which was passed in 1999: Dependent clause
it allows companies to seek up to $100,000 in damages: Independent clause Dependent clause and Independent clause cannot be parallel. It should be: ..the Anti-Cybersquatting Consumer Protection Act, which was passed in 1999, and which allows companies to seek up to$100,000 in damages

That's an interesting thought and you are correct in that we need to parallel "which ..., which ..., and which..." when we are dealing with lists, but be careful of the level. While that would work (though be careful about that second comma), D is also parallel as written because it is a list of independent clauses (SVO and SVO). The "which ..." modifier is a small part of the main independent clause. If we collapse some of the modifiers, the sentence reads:

"The proliferation ... led to the Anti-Cybersquatting Consumer Protection Act ... and it allows companies to seek up to \$100,000 in damages ..."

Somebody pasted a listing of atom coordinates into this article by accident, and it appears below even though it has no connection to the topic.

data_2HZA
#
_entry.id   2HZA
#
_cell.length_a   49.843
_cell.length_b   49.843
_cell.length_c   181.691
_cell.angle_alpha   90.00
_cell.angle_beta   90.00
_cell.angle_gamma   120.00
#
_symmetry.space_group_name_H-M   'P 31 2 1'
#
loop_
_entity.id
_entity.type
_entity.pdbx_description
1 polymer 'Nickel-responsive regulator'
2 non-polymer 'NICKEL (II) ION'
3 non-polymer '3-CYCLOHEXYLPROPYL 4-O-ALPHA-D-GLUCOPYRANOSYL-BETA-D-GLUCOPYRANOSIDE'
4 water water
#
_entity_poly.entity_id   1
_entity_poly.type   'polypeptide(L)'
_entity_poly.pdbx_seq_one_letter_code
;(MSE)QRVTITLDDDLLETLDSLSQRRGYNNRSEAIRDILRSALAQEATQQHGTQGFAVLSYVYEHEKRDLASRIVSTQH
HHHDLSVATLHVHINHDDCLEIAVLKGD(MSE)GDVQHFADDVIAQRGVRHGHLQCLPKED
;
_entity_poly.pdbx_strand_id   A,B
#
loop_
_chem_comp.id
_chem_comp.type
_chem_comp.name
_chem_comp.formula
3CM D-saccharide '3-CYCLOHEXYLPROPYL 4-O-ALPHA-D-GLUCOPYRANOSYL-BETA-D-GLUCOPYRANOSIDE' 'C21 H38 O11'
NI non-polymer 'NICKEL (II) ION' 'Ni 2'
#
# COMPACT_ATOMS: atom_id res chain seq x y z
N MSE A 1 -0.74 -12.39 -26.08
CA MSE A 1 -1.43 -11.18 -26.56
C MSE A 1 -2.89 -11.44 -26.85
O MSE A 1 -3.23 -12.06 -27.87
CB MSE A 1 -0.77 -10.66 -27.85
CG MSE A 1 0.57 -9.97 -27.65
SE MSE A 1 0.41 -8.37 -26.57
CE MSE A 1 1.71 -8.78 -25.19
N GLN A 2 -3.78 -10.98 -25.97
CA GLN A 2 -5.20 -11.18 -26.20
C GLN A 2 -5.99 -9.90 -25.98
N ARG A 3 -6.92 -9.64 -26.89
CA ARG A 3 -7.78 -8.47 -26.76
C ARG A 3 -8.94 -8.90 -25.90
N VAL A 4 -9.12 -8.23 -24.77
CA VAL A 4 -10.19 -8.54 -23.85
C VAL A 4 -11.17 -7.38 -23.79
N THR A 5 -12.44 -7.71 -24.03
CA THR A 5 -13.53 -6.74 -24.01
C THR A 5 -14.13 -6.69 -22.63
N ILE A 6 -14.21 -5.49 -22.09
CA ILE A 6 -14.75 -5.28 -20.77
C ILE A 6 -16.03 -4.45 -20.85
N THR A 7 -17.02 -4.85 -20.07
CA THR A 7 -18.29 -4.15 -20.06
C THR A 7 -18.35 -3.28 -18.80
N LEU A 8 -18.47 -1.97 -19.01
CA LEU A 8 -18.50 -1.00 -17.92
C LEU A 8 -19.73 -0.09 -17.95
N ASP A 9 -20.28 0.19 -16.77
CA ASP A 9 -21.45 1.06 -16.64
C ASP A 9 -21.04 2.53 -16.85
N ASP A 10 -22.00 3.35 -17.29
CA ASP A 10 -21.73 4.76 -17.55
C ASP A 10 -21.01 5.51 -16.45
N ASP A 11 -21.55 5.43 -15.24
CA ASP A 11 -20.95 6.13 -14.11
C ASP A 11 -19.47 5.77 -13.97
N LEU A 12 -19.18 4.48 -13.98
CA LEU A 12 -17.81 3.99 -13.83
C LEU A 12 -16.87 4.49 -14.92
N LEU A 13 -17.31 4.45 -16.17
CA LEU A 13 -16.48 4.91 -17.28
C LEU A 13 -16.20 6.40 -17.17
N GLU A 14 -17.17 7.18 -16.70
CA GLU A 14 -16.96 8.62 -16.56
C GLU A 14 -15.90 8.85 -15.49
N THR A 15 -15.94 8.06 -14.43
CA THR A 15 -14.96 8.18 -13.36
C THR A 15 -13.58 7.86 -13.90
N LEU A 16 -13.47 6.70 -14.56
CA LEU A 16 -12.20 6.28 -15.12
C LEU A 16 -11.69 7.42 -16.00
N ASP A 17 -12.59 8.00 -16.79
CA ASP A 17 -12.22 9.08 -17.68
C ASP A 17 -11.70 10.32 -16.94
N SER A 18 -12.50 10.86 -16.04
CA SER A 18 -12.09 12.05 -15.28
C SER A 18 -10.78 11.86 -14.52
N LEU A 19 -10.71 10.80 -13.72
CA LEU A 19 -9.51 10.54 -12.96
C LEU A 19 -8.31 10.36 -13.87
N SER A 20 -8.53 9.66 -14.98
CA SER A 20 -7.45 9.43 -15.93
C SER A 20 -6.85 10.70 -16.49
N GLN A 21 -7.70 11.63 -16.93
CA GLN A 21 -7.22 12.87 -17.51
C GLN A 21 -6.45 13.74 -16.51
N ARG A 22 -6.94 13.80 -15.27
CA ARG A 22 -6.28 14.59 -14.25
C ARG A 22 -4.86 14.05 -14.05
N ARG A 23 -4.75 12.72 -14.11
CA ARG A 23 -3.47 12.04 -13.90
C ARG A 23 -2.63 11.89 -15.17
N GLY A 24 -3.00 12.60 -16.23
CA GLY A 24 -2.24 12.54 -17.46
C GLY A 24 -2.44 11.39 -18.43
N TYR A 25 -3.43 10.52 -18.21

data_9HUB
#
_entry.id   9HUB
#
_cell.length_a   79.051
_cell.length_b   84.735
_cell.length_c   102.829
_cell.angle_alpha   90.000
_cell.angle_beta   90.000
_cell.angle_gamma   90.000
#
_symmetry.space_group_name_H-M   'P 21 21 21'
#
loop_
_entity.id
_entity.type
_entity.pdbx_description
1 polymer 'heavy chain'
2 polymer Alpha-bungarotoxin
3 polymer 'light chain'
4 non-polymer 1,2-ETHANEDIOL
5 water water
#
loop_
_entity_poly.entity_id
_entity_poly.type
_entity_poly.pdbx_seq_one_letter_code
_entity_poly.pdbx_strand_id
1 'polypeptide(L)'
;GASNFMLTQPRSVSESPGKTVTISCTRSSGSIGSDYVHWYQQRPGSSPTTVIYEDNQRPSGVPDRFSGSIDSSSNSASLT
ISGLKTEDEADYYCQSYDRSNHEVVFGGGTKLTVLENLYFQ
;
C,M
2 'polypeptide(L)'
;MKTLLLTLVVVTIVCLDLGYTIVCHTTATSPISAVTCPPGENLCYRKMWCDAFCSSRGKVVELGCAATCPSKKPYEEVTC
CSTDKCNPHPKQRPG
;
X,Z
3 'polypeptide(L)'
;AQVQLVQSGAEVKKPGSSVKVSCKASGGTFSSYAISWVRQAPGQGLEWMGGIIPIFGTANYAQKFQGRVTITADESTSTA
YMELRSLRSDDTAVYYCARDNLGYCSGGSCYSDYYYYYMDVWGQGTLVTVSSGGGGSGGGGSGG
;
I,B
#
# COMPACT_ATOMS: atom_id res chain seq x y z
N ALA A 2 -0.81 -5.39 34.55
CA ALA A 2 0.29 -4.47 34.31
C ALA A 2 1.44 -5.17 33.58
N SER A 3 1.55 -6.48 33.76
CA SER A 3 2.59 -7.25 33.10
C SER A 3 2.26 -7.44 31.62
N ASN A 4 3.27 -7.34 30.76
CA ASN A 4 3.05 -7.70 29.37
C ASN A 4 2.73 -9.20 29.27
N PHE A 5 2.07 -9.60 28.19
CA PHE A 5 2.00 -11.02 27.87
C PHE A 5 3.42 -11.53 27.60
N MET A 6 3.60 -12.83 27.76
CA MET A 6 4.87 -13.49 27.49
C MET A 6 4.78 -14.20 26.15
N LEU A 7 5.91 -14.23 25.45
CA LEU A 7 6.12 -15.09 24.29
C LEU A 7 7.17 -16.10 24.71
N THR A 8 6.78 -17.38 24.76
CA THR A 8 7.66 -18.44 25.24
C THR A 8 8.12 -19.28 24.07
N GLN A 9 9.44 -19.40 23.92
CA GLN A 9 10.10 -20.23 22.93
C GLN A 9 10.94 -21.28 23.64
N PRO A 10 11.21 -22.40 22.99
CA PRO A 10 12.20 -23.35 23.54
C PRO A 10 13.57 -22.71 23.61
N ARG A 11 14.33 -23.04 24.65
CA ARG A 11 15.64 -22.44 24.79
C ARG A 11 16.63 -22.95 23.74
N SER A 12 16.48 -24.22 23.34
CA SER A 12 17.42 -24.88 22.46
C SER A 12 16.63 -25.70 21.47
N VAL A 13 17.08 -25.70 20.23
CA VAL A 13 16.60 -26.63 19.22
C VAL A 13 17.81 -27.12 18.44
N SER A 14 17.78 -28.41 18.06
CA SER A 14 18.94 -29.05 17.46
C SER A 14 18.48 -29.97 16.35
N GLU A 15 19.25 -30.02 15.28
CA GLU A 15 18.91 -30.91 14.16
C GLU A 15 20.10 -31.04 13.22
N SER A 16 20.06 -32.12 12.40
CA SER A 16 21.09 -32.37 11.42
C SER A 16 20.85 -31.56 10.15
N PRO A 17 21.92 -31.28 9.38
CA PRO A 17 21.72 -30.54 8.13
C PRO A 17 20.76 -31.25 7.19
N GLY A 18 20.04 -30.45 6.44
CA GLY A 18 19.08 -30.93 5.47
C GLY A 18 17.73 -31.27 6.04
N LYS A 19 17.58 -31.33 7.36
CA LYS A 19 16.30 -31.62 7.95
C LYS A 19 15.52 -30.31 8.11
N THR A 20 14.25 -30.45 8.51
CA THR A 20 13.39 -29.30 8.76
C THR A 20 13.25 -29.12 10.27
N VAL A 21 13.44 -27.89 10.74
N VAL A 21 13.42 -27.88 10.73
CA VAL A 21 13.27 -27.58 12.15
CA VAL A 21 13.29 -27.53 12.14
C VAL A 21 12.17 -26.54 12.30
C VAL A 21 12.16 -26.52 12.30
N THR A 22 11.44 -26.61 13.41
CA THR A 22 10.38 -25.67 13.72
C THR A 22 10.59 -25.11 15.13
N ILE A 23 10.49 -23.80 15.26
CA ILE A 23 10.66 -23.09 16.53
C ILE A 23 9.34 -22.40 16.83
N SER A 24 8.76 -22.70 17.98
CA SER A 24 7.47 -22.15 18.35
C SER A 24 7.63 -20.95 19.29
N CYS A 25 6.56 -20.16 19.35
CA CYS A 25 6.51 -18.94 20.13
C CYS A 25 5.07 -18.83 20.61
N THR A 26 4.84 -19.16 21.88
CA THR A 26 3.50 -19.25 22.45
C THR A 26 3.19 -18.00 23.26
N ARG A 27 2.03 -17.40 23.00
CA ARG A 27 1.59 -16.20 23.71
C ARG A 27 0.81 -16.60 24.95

Here, we have two clauses "The proliferation ... led ..." and "it allows ...", so they are parallel. Again, the "which ..." is an adjective inside the first independent clause, so there is no problem because it is not in a list with the last part.
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Re: The proliferation of so-called cybersquatters, people who [#permalink]  14 Jul 2015, 09:51